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I have a data table in R:

library(data.table)
set.seed(1234)
DT <- data.table(x=rep(c(1,2,3),each=4), y=c("A","B"), v=sample(1:100,12))
DT
      x y  v
 [1,] 1 A 12
 [2,] 1 B 62
 [3,] 1 A 60
 [4,] 1 B 61
 [5,] 2 A 83
 [6,] 2 B 97
 [7,] 2 A  1
 [8,] 2 B 22
 [9,] 3 A 99
[10,] 3 B 47
[11,] 3 A 63
[12,] 3 B 49

I can easily sum the variable v by the groups in the data.table:

out <- DT[,list(SUM=sum(v)),by=list(x,y)]
out
     x  y SUM
[1,] 1 A  72
[2,] 1 B 123
[3,] 2 A  84
[4,] 2 B 119
[5,] 3 A 162
[6,] 3 B  96

However, I would like to have the groups (y) as columns, rather than rows. I can accomplish this using reshape:

out <- reshape(out,direction='wide',idvar='x', timevar='y')
out
     x SUM.A SUM.B
[1,] 1    72   123
[2,] 2    84   119
[3,] 3   162    96

Is there a more efficient way to reshape the data after aggregating it? Is there any way to combine these operations into one step, using the data.table operations?

share|improve this question
    
Your displayed values do not reflect the y argument you are using. –  BondedDust Aug 1 '11 at 17:33
    
@DWin: Thanks, that should be fixed now. –  Zach Aug 1 '11 at 18:13

4 Answers 4

up vote 37 down vote accepted

Update: melt/dcast functions for data.table available in versions >=1.9.0:

data.table from version >=1.9.0 includes custom melt and dcast functions (written in C) for reshaping data.tables.

melt is S3 generic in reshape2 and therefore the usage of melt for data.table is identical to how you've used it before (after loading reshape2 as well). However, at the moment, you'll have to use dcast.data.table(...) instead of dcast(...) if you want the data.table function to cast your data.table as dcast is not yet a S3 generic in reshape2. This is on the list to be done.

From NEWS:

o Fast methods of reshape2's melt and dcast have been implemented for data.table, FR#2627. Most settings are identical to reshape2, see ?melt.data.table.

melt : 10 million rows and 5 columns, 61.3 seconds reduced to 1.2 seconds.
dcast : 1 million rows and 4 columns, 192 seconds reduced to 3.6 seconds.

  • melt.data.table is also capable of melting on columns of type 'list'.
  • melt.data.table gains variable.factor and value.factor which by default are TRUE and FALSE respectively for compatibility with reshape2. This allows for directly controlling the output type of variable and value columns (as factors or not).
  • melt.data.table's na.rm = TRUE parameter is optimised to remove NAs directly during melt and therefore avoids the overhead of subsetting using !is.na afterwards on the molten data.
  • except for margins argument from reshape2:::dcast, all features of dcast are intact. dcast.data.table can also accept value.var columns of type list.

Reminder of Cologne (Dec 2013) presentation slide 32 : "Why not submit a dcast pull request to reshape2?" : http://datatable.r-forge.r-project.org/CologneR_2013.pdf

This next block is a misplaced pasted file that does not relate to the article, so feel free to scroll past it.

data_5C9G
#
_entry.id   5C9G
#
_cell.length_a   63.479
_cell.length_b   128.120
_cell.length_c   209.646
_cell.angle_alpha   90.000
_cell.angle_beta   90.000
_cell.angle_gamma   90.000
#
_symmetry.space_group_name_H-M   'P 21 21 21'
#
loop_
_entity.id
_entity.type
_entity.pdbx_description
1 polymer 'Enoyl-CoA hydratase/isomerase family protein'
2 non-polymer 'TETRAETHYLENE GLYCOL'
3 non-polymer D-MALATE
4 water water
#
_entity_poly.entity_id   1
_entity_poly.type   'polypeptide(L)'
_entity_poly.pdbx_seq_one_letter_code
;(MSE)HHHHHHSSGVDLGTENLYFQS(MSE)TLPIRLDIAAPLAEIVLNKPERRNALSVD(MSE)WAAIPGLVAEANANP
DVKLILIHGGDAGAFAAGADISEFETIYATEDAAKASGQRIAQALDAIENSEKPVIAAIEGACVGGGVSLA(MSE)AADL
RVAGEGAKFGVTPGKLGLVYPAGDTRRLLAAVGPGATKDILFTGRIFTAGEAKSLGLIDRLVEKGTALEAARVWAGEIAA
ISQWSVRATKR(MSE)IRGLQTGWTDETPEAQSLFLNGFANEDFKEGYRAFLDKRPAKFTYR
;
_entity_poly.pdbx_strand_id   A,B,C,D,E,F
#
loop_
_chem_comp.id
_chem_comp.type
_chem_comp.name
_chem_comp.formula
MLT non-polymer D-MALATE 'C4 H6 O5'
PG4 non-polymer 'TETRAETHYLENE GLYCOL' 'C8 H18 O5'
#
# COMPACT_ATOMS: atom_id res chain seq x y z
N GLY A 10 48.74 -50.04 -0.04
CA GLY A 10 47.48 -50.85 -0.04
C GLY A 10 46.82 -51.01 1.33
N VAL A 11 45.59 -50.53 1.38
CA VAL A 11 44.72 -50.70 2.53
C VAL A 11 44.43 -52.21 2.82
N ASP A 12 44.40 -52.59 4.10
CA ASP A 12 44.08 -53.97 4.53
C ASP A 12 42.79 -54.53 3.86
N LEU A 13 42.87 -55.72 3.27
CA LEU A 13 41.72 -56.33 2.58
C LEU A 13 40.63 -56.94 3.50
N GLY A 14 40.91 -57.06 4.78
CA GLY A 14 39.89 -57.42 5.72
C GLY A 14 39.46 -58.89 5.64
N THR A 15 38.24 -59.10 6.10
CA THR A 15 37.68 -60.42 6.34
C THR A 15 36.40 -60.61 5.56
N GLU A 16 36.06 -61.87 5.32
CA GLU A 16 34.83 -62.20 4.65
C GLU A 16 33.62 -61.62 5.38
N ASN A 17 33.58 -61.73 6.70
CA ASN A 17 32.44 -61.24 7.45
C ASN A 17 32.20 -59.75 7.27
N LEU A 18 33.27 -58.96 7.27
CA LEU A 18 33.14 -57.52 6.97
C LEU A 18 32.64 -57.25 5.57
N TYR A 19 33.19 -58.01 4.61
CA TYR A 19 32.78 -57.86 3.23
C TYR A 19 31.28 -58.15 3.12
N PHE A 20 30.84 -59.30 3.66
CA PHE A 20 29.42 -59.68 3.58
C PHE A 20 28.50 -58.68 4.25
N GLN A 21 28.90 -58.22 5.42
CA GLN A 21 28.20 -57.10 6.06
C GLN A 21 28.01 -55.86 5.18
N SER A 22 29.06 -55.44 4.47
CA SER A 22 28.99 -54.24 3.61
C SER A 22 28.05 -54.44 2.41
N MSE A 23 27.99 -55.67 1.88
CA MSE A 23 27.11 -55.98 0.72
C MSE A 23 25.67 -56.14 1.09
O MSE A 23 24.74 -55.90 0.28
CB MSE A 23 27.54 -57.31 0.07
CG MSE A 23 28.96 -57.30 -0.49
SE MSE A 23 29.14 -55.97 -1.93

Old post:

After some research into this issue, it seems that there is no data.table-specific reshape method. The best way to work with data table is to do all your aggregation in long format, and then as a last step reshape it wide (if needed).

share|improve this answer
1  
To be fair, it took a while...but Arun posted a solution on another post that I replicated here. What do you think? –  Christoph_J Mar 19 '13 at 23:52
    
@Zach, as long as you're editing, why not provide a bit more information on where/how to get it...? –  Arun Nov 25 '13 at 19:20
1  
@Arun Done. Thanks for the suggestion. –  Zach Nov 25 '13 at 19:40
1  
Zach, I've expanded it a bit and also provided info from NEWS so that users can get an idea easily. Hope it's alright. –  Arun Nov 25 '13 at 21:39
    
@Arun: Wow, thank you! That looks great. –  Zach Nov 25 '13 at 22:43

This feature is now implemented into data.table (from version 1.8.11 on), as can be seen from Zach's answer below. Unfortunately, my answer has more votes so it stays on top. So please scroll down and don't use my hack of a solution.

I just saw this great chunk of code from Arun here on SO. So I guess there is a data.table solution. Applied to this problem:

library(data.table)
set.seed(1234)
DT <- data.table(x=rep(c(1,2,3),each=1e6), 
                  y=c("A","B"), 
                  v=sample(1:100,12))

out <- DT[,list(SUM=sum(v)),by=list(x,y)]
# edit (mnel) to avoid setNames which creates a copy
# when calling `names<-` inside the function
out[, as.list(setattr(SUM, 'names', y)), by=list(x)]
})
   x        A        B
1: 1 26499966 28166677
2: 2 26499978 28166673
3: 3 26500056 28166650

This gives the same results as DWin's approach:

tapply(DT$v,list(DT$x, DT$y), FUN=sum)
         A        B
1 26499966 28166677
2 26499978 28166673
3 26500056 28166650